iMeme for Mac Nerds

If you’re on a mac right now, make a list of all the applications in your /Applications folder which begin with a gratuitous letter ‘i’.

Here’s a magical ruby one-liner to cut and paste into a Terminal to list them:
ruby -e 'Dir[%q{/Applications/i*}].each { | app | puts /\/(i.*).app/.match(app)[1] }'

My list:

  1. iAlarm
  2. iAlertU
  3. iCal
  4. iChat
  5. iExtractMP3
  6. iJournal
  7. iMovie HD
  8. iPhoto
  9. iRecord
  10. iSquint
  11. iStumbler
  12. iSync
  13. iTag
  14. iTunes
  15. iWeb

Fifteen. How bout you?

Jack OS X works with Leopard

Jack OS X – a Jack implementation for Mac OS X: — just updated to work with Leopard. Or rather, the updates which make it work with Leopard are just now out of beta and on the front page. I took it for a spin this morning and routed a streaming story from NPR’s Flash player into Audacity, so I could make an MP3 of it. Spiffo! You gotta read the documentation though, it’s not super intuitive.
Jack is awesome. Jack is Free Software, originally developed for Linux. Yet when I actually use Linux, I never even try to use Jack, because Linux sound is so fragile in the first place that adding another possible point of failure to the mix seems downright foolhardy.

Haskell is kind of cool.

Back in about 2000-2001, I was doing first tech support and then configuration management work for a big company in Chicago, and, basically because I was lazy and curious I would spend more time than I should have reading, on the web, about programming, especially programming languages, especially unusual ones.

That was when I first started getting interested in Ruby, and read the online Pickaxe Book; that’s when I read beating the averages and wanted to be an Eager Young Lisp Cadet (much like the inimitable Bruce!), I downloaded Squeak and learned a little Smalltalk; and I got geeked about pure functional programming by reading John Hughes’ paper, Why Functional Programming Matters. Hey, anything but do the work I was being paid to do!

The Hughes paper led me to Haskell, and I read the Gentle Introduction to Haskell , at least up to the IO chapter, which linked forward to the Monads chapter, which was too much for my poor little brain.

The thing was, at the time, I wasn’t programming professionally or really much at all. I’d read about programming, done tiny little fun programs, done a lot of system scripting in Perl, and learned about the languages, but I’d never been a “real” programmer. This kept my mind open to wacky languages but it kept my understanding shallow.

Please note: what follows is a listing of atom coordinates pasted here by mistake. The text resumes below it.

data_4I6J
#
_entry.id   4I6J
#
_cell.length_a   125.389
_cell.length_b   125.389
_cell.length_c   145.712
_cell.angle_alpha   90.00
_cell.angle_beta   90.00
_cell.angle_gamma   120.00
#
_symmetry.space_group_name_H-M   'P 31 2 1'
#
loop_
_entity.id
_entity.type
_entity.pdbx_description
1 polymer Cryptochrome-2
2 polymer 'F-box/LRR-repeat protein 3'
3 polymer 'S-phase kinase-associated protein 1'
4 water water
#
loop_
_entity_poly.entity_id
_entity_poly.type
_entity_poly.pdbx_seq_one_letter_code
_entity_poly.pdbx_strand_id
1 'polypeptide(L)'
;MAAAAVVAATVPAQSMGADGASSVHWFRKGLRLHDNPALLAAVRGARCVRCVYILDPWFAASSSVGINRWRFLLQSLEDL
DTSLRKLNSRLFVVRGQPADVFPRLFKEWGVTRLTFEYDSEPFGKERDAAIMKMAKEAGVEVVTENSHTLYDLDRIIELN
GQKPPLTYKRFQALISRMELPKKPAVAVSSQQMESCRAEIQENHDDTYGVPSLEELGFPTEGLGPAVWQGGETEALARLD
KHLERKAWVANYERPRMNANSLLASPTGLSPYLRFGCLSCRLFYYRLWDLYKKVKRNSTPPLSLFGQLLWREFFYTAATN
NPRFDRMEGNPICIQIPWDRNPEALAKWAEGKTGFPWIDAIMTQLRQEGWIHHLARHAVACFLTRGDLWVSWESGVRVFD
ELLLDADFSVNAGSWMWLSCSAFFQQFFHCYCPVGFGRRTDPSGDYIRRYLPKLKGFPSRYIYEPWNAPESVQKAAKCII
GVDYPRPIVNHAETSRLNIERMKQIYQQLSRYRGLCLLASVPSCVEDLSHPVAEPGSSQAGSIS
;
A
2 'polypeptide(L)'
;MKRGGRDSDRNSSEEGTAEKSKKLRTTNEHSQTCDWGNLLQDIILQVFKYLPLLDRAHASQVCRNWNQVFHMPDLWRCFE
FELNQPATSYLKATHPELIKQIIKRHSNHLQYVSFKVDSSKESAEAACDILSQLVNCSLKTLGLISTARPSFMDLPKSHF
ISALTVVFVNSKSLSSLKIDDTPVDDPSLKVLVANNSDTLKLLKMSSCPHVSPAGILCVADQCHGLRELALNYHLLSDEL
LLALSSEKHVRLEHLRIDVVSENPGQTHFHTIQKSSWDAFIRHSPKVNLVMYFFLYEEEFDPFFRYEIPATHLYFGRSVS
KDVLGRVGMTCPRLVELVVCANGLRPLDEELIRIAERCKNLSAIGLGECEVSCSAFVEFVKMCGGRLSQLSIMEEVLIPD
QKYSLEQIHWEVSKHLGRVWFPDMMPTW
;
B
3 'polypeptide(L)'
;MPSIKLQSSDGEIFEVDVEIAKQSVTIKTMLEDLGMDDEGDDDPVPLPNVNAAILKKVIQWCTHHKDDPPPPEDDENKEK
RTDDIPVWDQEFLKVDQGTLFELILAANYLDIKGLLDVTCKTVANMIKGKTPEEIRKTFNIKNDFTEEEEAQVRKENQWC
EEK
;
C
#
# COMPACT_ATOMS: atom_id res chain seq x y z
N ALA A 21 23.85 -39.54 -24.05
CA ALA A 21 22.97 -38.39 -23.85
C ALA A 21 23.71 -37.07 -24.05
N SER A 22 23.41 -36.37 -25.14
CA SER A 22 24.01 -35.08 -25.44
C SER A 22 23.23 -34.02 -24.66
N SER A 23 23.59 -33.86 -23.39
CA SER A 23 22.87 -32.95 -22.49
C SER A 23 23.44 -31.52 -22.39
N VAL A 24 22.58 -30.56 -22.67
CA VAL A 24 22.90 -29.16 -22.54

A couple jobs later, I was doing actual programming for a living, but in Perl (the first language I’d actually used on the job, and so the one I was best at). While I wasn’t paying attention to it, Ruby suddenly became really popular thanks to this “web application framework” called Rails, maybe you’ve heard of it.

Now it seems like Haskell is starting to accumulate buzz. There’s almost as much jibberjabber on Reddit about Haskell (especially Monads) as there is about Ron “we can safely assume 95% of black males are criminals” Paul.

I’ve recently gone back to it, got a copy of the compiler working on my , and followed some of the good tutorials, and I finally realized that Haskell’s “monads” weren’t really as hard to understand or weird as I had thought.

I even wrote a little program that rolled dice. It compiled. It used the IO Monad. It used the Random Monad (indirectly — you can just pull random numbers into an IO Monad). It was maybe a dozen lines long, and verbose at that. I rewrote every part of it several times, so I wasn’t just cut and pasting code, butunderstood exactly how it was doing its thing, and I played around with the monad operators and “do-notation” and all that.

In the end it all turns out not to be a big deal.

OK, now what?

I’d love to go learn more about Haskell. But you know what? I don’t actually program in my spare time much. Just stupid little utility scripts from time to time. Convert videos from flv to mpg using mencoder. Generate clever passwords (I have a command line script that does what this does). Automate an rsync backup. I guess I could try writing those in Haskell instead of shell or Ruby, which is what I usually use. Maybe eventually it will lead to something interesting.

We’ll see. Haskell isn’t the only language that fascinates me but it’s the one I’ve had a long fascination with and done very with, mostly because of the silly “oh no I can’t grok monads” hurdle. I was prompted to write this up because I just started following the fascinating notes on haskell blog, whose author, Adam Turoff (a pointy-headed comp sci sounding name if there ever was one), wrote up a spiffy three-part intro to Haskell for, beginning here.

A Glimmer of Haskell

I think I’m starting to actually grasp Haskell’s monads. I’ve been reading the Haskell wikibook and this article on Monads as Containers…

And I’ve been dinking around just a little and little things like this are making sense to me:

Prelude> return("won't you take me to") >>= (\line -> putStrLn (line ++ " funKAYTOWN"))
won't you take me to funKAYTOWN
Prelude> ["won't you take me to"] >>= (\str -> [str ++ " funKAYTOWN"])
["won't you take me to funKAYTOWN"]

Cool. I’ve wanted to learn me some Haskell for a long time (I think I first checked it out in 2001?), but somehow the abstraction in monads was a little more than I could focus on. Now it’s starting, starting to make sense.
The fact that it’s been this hard to get me this far doesn’t suggest that I’m going to be a master Haskellist any time soon, but at least there’s some hope.